100

Based on the reviews for the 100 Year Black, a Chinese black tea that I probably would like, I figured this one was worth a shot. I’m in my winter chai season and was searching for something flexible enough for a tumbler, a tea ball, or regular tea cup. I was also looking for a more desserty chai, and after I read the company’s description, this blend looked like a really great balance between a cocoa-esque Chinese black, creamy vanilla, smooth and wispy ginger, awakening pepper, and warming cinnamon. Read the website’s description, and you’ll see what I mean.

Unlike other recommendations I’ve seen, the company suggested 2 grams for every 8 oz and longer steeps starting at five minutes. Less is more, more from less is cost efficient. Tasting this, it is like a liquid version of cinnamon rice pudding. Yes, it is that desserty on its own because the vanilla is so strong. Vanilla and ginger with an aftertaste of cinnamon are the mainstays of this, and like I said before, the ginger is more wispy than spicy. Don’t get me wrong, ginger is one of the strongest tastes of this tea, but the company picks out this particular variety of ginger because it is slightly “sweeter”. The pepper and cinnamon provides the majority of the kick, and the black tea body is smooth and malty without being astringent. The black tea is a little bittersweet, but in a good way and on the medium lighter side. Personally, tumbler is the way to go for this tea, and it does not overbrew for me personally if you leave it in large amounts of water like 16 oz. I get 3-4 good cups, with some evolution between the cups. The pepper is more pronounced in steeps 2 on and the vanilla and ginger are more pronounced in steeps 1-3, but definitely present in four. Otherwise, the balance is great.

You can probably gather that I thoroughly enjoyed this tea. It was good enough for my roommate to drink straight and for a non tea drinker to enjoy straight. I do wonder what this would taste like if it had the cardamom like regular chai’s do, but oddly enough, I do not think it needs it….never mind I like strong cardamom in my chais. This tea might become a staple.

Evol Ving Ness

yeah, this one sounds like a winner. I want some.

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Evol Ving Ness

yeah, this one sounds like a winner. I want some.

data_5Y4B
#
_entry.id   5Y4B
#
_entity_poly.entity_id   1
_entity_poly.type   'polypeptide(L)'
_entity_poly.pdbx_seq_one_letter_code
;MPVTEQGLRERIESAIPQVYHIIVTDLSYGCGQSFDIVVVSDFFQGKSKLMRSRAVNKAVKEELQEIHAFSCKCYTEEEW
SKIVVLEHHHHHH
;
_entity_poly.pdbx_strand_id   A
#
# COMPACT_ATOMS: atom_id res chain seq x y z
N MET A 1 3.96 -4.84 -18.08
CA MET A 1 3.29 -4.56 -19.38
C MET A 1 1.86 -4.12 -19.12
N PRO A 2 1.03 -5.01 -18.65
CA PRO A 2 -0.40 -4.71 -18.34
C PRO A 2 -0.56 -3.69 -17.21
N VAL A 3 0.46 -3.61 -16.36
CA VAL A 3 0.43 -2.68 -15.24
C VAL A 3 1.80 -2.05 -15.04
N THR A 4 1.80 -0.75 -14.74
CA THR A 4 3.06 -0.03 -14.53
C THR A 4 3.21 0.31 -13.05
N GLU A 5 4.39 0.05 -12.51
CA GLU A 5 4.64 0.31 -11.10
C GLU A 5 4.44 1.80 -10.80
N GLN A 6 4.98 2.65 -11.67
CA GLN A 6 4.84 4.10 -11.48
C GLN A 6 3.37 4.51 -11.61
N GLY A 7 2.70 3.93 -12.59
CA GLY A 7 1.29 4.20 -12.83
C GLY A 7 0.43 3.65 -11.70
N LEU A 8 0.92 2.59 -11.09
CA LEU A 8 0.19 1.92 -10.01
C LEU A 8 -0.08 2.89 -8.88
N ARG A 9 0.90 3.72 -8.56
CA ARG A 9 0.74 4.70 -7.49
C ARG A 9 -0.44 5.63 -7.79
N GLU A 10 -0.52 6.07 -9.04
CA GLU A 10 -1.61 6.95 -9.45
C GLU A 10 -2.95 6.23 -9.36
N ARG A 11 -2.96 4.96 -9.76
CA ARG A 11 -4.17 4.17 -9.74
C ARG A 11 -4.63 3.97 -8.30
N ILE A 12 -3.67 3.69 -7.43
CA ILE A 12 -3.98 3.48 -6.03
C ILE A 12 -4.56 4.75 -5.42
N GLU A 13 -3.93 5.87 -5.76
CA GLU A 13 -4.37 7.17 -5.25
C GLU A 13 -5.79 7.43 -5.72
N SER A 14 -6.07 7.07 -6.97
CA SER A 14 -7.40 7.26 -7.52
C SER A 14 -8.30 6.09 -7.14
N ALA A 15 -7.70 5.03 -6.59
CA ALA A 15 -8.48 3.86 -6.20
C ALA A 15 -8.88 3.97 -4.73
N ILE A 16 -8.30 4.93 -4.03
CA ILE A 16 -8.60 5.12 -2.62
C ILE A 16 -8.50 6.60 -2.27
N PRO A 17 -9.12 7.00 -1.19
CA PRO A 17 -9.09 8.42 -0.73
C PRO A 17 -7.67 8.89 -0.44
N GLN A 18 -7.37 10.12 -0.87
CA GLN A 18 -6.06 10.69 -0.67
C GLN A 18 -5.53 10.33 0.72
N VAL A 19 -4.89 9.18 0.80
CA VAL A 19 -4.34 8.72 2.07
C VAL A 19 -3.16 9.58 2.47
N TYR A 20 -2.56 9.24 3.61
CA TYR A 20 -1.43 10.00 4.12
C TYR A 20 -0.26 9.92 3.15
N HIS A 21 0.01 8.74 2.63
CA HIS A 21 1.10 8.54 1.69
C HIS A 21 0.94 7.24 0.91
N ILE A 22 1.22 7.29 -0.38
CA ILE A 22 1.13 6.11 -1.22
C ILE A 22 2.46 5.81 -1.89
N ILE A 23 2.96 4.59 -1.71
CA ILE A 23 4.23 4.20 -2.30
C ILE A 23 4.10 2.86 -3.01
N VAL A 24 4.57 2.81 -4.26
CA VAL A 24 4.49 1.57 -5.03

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First Off, Current Targets:
Taiwan Sourcing Luxurious Jade Sampler (FRICKIN’ PRICEY)
Taiwan Sourcing Longhan Nectar Red Oolong

The best Alishan and or Lishan for the best price
The best Jade Oolong Period.
The best Dancong Period.

What-Cha:
Nepal Jun Chiyabari ‘Himalayan Tippy’ Black Tea
Lishan (I’m always stocking up on it)

My wish list is fairly accurate though it is broad.

Current Favorites:
Shang Tea/Phoenix Tea:
Tangerine Blossom

Golden Tea Leaf Company:
Iris Orchid Dancong Oolong
Dung Ting Oolong (green)
Ali Mountain Oolong

What-Cha:
Taiwan Amber GABA Oolong
Vietnam Red Buffalo Oolong
China Yunnan Pure Bud Golden Snail Black Tea
Taiwan Lishan Oolong
Kenya ‘Rhino’ Premium White Tea

Hugo Tea: Vanilla Black Chai

Liquid Proust Teas:
French Toast Dianhong
Nostalgia

Floating Leaves Tea:
Dayuling

Beautiful Taiwan Tea Co.:
“Old Style” Dong Ding

Me:

I am an MSU graduate about to become a high school social studies and history teacher. I formerly minored in anthropology, and I love Egyptian and classical history. I love to read, write, draw, paint, sculpt, fence(with a sword), workout, relax, and drink a cuppa tea…or twenty.

I’ve been drinking green and black teas ever since I was little living in Hawaii with a dominant Eastern Asian influence. I’ve come a long way since I began on steepster and now drink most teas gong fu, especially oolong. Any tea that is naturally creamy, fruity, or sweet without a lot of added flavoring ranks as a must have for me. I also love black teas and dark oolongs with the elusive “cocoa” note. My favorites are lighter Earl Greys, some white teas like What-Cha’s Kenyan offerings, most Hong-Cha’s, darker Darjeelings, almost anything from Nepal, Green Shan Lin Xi’s, and Greener Dong Dings. I’m in the process of trying Alishan’s. I also tend to really enjoy Yunnan Black or Red teas and white teas. I’m pickier with other teas like chamomile, green teas, and Masalas among several.

I used to give ratings, but now I only rate teas that have a strong impression on me. If I really like it, I’ll write it down.

I’ll enjoy a tea almost no matter what, even if the purpose is more medicinal, for it is my truest vice and addiction.

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Michigan, USA

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